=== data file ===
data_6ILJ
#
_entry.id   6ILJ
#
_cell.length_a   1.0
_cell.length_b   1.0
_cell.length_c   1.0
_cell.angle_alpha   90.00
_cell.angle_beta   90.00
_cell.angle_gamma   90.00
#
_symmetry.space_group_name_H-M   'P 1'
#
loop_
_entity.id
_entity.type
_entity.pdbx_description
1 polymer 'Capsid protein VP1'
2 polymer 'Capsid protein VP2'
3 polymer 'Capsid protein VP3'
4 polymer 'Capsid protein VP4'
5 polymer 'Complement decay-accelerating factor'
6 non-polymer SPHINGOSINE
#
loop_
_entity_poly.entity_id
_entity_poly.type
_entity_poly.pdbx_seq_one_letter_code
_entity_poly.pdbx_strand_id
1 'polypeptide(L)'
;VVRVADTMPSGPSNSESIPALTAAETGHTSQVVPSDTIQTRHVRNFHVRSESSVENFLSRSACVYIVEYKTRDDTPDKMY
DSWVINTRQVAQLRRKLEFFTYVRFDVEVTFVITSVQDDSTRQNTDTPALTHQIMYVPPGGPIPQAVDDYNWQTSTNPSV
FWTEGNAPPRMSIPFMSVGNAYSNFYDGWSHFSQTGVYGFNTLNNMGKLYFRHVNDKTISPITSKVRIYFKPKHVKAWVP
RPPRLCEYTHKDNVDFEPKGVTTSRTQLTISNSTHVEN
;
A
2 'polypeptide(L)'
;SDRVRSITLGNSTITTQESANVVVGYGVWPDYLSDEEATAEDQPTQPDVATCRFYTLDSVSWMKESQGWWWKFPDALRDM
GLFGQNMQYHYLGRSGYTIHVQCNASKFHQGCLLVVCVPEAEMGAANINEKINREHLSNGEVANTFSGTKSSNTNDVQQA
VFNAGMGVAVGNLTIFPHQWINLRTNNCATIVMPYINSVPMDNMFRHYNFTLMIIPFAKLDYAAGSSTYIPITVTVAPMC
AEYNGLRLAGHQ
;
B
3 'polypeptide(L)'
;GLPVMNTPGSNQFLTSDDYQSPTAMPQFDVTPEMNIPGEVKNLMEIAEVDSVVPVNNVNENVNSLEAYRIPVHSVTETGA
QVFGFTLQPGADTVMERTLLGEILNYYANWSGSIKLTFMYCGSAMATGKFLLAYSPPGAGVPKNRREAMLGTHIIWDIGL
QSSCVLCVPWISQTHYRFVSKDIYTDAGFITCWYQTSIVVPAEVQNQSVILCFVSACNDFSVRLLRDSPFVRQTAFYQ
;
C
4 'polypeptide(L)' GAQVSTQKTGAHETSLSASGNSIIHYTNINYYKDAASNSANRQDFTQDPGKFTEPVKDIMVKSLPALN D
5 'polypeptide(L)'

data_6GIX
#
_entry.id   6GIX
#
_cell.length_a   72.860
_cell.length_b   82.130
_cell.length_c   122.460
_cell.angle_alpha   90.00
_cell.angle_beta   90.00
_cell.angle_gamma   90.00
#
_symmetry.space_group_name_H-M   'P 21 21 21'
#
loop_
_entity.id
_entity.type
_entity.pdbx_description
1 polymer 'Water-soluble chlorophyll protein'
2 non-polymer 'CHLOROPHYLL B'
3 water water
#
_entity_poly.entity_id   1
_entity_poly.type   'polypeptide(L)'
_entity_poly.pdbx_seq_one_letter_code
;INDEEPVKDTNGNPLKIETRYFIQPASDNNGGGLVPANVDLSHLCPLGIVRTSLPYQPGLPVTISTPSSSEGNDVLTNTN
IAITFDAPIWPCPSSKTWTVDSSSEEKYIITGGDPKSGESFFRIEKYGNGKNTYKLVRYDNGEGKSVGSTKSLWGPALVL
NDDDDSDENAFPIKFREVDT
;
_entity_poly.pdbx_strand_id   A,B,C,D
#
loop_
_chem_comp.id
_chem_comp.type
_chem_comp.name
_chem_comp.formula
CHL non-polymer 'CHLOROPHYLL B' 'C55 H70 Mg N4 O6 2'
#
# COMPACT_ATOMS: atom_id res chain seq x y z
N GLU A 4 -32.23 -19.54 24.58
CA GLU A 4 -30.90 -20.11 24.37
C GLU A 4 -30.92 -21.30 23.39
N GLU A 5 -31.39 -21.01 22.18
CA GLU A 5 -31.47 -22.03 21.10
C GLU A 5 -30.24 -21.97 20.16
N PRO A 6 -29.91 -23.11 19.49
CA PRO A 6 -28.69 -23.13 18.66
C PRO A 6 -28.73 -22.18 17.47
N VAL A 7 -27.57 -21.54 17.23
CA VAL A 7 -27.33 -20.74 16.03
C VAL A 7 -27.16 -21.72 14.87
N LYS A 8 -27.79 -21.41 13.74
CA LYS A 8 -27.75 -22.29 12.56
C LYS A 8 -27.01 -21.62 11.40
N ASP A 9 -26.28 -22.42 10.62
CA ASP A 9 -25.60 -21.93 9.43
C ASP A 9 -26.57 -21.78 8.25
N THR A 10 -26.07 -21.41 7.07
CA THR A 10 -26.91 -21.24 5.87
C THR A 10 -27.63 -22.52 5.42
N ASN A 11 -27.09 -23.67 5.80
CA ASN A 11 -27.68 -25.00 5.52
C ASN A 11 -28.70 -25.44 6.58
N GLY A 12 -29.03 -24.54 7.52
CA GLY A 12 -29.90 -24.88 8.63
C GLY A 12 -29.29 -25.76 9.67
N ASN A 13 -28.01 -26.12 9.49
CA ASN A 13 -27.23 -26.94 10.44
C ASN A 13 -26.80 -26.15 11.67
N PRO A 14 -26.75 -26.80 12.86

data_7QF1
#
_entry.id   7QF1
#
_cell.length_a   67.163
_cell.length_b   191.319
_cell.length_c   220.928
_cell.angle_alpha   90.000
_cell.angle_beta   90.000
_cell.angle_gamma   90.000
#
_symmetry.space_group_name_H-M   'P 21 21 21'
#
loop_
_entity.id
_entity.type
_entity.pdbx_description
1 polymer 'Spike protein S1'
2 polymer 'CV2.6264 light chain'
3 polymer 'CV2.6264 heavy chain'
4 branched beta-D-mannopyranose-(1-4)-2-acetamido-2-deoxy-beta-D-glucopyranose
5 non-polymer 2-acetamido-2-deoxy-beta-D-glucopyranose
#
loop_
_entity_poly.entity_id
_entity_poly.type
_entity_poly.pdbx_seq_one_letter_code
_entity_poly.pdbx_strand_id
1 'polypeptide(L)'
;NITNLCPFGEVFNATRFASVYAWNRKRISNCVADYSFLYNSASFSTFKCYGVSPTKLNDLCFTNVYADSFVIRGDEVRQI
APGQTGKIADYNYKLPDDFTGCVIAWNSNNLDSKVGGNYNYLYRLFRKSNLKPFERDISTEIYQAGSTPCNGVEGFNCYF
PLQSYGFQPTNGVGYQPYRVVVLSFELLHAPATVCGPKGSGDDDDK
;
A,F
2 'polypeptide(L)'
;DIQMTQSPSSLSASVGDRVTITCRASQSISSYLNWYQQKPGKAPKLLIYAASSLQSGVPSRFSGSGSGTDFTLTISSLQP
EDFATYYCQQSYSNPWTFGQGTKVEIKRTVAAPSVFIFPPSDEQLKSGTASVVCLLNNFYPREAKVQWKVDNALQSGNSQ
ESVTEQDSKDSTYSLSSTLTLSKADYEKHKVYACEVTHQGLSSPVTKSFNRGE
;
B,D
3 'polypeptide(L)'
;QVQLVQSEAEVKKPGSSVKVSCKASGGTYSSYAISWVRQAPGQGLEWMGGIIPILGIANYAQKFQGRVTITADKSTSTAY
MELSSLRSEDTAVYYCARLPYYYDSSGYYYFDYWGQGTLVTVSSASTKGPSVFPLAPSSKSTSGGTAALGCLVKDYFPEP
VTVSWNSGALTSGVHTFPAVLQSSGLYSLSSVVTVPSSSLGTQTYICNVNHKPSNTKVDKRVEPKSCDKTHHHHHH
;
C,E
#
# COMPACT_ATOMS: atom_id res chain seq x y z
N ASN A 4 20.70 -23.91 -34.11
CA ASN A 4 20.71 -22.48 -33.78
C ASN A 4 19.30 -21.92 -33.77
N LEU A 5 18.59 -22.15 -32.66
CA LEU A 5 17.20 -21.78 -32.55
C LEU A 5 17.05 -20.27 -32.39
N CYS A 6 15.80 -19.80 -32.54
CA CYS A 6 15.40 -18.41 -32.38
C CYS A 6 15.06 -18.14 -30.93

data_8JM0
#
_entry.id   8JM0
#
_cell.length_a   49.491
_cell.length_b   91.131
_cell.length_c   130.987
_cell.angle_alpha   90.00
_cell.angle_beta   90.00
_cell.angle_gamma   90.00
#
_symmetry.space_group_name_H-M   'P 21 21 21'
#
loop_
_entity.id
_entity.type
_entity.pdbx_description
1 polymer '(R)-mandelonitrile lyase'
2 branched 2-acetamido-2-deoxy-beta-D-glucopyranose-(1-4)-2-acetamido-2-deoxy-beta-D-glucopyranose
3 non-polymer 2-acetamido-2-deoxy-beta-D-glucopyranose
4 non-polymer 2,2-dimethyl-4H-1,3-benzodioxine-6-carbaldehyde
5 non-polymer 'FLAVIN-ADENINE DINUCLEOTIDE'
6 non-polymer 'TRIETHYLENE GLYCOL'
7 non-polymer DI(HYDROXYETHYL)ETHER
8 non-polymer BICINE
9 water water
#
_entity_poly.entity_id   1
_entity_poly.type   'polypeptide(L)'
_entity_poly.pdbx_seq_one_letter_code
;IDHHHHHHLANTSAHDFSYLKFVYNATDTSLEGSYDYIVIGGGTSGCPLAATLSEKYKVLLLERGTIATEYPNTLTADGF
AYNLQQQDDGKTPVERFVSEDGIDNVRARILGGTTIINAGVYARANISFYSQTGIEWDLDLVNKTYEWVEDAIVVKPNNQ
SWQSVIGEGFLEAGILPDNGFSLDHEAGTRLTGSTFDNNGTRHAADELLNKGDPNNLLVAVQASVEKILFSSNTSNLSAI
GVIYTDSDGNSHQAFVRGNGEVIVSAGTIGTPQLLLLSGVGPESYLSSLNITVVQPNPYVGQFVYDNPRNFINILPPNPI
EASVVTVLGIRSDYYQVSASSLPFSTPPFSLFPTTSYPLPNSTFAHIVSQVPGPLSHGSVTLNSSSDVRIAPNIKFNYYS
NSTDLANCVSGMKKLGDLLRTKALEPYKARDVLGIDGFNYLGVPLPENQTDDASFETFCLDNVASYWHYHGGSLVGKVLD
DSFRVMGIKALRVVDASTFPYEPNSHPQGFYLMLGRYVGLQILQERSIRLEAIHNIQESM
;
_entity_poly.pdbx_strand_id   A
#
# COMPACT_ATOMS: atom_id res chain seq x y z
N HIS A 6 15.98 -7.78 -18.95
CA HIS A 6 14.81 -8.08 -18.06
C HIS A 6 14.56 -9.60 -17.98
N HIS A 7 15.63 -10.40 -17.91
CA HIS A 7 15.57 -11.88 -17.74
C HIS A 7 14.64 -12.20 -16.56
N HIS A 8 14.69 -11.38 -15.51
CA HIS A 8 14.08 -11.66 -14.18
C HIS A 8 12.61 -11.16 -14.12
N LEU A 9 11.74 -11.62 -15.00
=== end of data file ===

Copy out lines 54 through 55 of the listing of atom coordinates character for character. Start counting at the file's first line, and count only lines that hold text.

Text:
_entry.id   6GIX
#